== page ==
Blossoming into quite a beauty, she was probably on the path of becoming a schoolteacher when she was acquainted with Prince Charles, who was being strongly pushed by his Royal parents into getting an acceptable, pliant, royal wife and to produce an heir to the throne. The beautiful Lady Diana Spencer, young at 19 compared to the Prince at 32, was definitely from an acceptable British family, her father being the Eighth Earl of Spencer.
With a fairy tale wedding and delivery of two children, Diana created a very positive public role. Almost too positive — the Brits and the world went gaga over Diana, virtually ignoring Charles. Moreover, Charles had found his young, naive, and emotional needy wife not to his liking. Additionally, he found her sicknesses caused by bulimia to be annoying and he soon started to ignore her as well as becoming verbally abusive. Not able to verbalize her frustration, she cut herself and tried to commit suicide.
“In their mating role, Healers have a deep commitment to their vows… Healers cling to their dreams, and often find it difficult to reconcile a romantic, idealized concept of conjugal life with the everyday living with another person.”
Duty aside, the Prince would probably have been happier continuing as a bachelor, keeping to his hunting and polo life style forever. However, mistresses are very common in the circle of Royals, and it wasn’t long before Charles went back into the arms of his past girlfriend, Camilla, and the St. James’ courtiers helped with a royal cover-up.
At Windsor, Queen Elizabeth II, a straight and narrow, closed lipped “Inspector Guardian” was not happy with Charles’ implicit decision, but was not the type to rock the boat or jeopardize the monarchy — she had sacrificed too much and done her duty for almost 50 years. Elizabeth’s response to Diana’s complaints was typical — “do your duty, besides it’s all in your imagination.” The queen, herself, had put up with her Philip’s wanderings and brusque “German” ways. Diana early in her marriage realized that the Queen and the Queen Mother had no support to give to her except to advise her to “keep a stiff upper lip,” as the Brits would say.
“It’s so bloody dishonest, a damned farce,” Diana had exclaimed about the maintaining of the illusion of the happy royal families for Charles and Andrew. Absolutely devoted to her boys, as any Healer would be, she realized however, that the Queen had the power. Custody and access to Diana’s children was in the hands of the Queen of England by law. Diana had a new-found understanding of her mother now, because she was in a similar situation, not having control of her own children because of the British aristocracy. Because of this, she was cautious, compared to her sister-in-law, Sarah Ferguson, on what she was to do.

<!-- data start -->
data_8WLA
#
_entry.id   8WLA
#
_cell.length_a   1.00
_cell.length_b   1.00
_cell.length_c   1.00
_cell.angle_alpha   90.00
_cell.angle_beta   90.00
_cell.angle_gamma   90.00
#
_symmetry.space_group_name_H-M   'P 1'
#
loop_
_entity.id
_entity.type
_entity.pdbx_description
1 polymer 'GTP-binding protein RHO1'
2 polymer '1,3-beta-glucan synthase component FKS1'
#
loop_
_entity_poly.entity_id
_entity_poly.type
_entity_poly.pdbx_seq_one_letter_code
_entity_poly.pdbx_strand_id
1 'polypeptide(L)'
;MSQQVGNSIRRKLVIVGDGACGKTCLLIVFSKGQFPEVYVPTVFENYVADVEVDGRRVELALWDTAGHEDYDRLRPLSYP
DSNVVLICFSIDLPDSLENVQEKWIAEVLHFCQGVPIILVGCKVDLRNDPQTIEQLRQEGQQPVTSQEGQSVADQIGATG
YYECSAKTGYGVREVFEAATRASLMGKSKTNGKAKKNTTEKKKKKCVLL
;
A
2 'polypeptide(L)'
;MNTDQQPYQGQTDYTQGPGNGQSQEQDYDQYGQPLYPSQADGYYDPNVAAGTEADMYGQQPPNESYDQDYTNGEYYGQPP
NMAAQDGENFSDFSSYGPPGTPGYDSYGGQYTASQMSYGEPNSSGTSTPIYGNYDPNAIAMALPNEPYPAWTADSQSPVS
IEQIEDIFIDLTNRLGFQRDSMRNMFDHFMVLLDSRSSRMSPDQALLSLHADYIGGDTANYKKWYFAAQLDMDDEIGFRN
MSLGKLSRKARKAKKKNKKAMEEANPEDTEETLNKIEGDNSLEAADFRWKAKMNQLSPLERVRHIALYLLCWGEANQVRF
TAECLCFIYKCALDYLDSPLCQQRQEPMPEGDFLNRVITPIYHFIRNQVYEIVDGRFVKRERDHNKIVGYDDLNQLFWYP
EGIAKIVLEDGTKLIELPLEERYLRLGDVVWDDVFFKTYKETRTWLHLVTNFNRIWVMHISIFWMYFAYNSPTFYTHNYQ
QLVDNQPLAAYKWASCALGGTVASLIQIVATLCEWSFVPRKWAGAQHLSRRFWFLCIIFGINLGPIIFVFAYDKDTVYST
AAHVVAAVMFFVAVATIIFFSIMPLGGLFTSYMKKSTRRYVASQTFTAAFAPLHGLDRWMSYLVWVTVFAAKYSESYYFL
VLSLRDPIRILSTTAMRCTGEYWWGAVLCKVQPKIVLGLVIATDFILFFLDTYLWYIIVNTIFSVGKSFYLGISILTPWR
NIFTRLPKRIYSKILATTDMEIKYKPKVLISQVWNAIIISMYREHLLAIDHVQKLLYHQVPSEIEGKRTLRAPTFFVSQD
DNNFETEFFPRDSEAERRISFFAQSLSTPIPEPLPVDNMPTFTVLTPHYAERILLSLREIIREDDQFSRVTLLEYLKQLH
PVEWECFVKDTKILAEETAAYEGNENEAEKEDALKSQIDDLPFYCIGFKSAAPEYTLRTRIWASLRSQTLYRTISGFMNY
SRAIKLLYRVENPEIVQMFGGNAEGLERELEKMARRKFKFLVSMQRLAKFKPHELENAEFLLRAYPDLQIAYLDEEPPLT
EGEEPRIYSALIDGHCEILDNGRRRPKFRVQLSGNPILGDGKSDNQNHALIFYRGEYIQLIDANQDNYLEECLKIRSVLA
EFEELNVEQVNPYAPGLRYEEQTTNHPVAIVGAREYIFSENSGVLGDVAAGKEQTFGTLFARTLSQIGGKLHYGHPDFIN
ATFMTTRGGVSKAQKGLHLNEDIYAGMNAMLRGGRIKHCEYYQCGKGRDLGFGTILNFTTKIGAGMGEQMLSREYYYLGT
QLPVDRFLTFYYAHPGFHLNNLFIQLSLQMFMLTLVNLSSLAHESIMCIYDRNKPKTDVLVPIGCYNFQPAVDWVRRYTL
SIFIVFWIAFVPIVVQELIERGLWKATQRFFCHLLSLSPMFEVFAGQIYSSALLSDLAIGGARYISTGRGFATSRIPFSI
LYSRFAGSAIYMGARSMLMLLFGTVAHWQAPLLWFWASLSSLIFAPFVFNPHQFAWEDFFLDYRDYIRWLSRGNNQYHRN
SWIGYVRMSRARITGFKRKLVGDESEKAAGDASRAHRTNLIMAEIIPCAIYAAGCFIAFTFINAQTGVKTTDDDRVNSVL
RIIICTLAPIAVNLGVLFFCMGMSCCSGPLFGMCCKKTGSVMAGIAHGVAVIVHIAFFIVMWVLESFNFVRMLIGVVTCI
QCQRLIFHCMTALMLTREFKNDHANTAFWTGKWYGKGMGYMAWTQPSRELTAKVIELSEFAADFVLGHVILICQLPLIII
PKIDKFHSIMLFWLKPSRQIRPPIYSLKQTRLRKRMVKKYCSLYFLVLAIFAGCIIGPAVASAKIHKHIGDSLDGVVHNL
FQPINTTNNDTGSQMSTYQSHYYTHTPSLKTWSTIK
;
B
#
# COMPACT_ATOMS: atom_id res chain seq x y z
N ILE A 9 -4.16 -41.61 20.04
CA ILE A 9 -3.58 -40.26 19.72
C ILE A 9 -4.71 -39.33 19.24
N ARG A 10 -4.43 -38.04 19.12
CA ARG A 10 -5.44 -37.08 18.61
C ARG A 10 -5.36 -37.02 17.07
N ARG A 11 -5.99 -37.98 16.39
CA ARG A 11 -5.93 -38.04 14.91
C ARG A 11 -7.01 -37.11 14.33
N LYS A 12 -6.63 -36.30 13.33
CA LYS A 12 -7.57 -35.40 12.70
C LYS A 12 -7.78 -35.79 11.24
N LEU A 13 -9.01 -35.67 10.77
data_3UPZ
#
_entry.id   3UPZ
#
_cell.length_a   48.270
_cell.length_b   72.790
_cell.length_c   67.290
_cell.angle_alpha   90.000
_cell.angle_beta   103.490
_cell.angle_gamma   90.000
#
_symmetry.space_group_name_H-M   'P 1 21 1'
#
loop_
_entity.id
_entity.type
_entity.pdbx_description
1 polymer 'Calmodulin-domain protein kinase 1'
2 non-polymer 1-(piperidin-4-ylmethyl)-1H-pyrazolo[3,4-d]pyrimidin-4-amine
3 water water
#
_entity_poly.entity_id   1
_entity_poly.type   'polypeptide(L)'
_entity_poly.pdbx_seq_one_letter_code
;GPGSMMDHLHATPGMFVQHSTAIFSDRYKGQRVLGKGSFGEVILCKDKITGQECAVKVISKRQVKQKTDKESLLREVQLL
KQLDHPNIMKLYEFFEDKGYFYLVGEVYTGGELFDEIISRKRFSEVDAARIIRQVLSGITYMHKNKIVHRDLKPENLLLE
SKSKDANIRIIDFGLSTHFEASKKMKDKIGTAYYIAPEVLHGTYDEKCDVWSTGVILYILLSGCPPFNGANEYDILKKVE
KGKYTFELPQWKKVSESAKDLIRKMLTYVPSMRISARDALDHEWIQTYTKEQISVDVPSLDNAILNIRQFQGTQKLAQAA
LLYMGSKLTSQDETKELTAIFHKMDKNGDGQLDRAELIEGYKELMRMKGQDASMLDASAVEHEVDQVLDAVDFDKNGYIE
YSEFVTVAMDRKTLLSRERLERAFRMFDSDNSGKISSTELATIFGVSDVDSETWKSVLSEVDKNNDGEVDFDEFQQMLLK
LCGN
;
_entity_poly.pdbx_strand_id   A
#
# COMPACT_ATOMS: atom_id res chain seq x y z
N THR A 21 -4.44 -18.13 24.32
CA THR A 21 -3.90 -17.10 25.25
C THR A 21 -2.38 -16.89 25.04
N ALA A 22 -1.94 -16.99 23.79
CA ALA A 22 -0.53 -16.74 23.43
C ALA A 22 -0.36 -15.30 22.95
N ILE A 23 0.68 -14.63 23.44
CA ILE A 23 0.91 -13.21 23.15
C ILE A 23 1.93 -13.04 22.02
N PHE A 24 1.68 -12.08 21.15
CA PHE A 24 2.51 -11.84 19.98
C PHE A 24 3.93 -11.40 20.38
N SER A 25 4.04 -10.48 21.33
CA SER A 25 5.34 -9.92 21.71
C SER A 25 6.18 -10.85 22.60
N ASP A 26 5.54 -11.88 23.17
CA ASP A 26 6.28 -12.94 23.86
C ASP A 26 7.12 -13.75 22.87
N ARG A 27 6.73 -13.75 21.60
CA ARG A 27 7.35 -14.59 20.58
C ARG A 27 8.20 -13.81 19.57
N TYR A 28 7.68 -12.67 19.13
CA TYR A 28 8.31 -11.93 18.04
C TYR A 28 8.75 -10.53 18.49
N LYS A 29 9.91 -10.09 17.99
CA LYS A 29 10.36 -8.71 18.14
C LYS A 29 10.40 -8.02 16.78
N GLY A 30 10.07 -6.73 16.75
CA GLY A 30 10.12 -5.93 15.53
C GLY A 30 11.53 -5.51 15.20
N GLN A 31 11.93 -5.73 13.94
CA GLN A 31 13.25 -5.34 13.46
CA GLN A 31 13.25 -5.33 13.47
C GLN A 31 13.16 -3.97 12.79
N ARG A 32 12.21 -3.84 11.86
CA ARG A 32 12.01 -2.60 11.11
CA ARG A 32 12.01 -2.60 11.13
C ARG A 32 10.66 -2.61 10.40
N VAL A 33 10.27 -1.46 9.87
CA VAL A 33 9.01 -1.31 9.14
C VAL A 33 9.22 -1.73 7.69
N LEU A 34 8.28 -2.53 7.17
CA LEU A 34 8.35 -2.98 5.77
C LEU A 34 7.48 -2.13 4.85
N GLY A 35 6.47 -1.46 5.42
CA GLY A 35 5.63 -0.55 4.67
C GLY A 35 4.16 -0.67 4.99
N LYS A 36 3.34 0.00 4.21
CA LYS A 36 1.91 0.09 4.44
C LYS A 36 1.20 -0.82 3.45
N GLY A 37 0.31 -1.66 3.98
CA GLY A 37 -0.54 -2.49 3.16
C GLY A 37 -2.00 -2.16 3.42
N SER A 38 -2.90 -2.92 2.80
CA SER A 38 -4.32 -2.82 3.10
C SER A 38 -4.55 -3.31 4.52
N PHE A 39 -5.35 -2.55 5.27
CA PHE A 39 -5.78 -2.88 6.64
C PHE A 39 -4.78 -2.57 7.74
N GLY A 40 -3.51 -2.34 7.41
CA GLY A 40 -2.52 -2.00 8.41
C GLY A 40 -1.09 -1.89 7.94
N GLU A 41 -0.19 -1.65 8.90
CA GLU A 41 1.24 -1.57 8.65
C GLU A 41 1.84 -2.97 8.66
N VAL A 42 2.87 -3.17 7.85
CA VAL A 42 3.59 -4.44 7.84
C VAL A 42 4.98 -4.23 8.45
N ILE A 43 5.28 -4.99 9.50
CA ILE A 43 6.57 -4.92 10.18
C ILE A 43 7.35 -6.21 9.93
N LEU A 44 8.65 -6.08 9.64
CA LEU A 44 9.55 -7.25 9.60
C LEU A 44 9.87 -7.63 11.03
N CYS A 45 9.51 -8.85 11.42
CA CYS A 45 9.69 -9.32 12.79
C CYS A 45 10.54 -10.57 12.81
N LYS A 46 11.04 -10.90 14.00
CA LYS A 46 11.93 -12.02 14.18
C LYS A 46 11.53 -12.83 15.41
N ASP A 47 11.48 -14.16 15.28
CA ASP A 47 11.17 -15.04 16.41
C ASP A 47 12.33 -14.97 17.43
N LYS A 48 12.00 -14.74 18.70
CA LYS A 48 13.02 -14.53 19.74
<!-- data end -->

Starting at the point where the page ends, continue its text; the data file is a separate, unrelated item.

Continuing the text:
Diana was locked in a gilded cage and realized that if she didn’t do anything, she would die there. She had a suspicion, for good reason, that her apartment and phone line were bugged by the family. The fish bowl of a life at Kensington palace, with all the servants whose loyalty could not be completely trusted, made her paranoid. Having been unsuccessful at love in this restrictive environment and bottled up by the court, she looked more and more at what she could do with her life, without being dependent on Charles and the resources of the monarchy. Diana said, “I love going round places like Stoke Mandeville Hospital. I’m not so gripped by those getting better. It’s the ones on the way out that I feel a deep need to be with.”
In the late eighties and early nineties Diana had been making secret visits to see London’s homeless at the Passage Idea Centre in Victoria. She realized that her style of ambassadorship, visiting the less fortunate and the down and out, could have great impact — compared to her official, Windsor sponsored royal tours. Her vision as being an ambassador-at-large for the British people and advocating for causes like the banning of landmines, could work without the support of the royal family, who were tightening the purse strings in the hope that she would fade into the background.
In her last interview, just before her tragic death, she said, “Yes I do touch. I believe that everyone needs that whatever their age. When you put your hand on a friendly face, you make contact right away; you communicate warmth that you’re close by. It’s a gesture that comes to me naturally from the heart.”
Originally published at legacy.keirsey.com.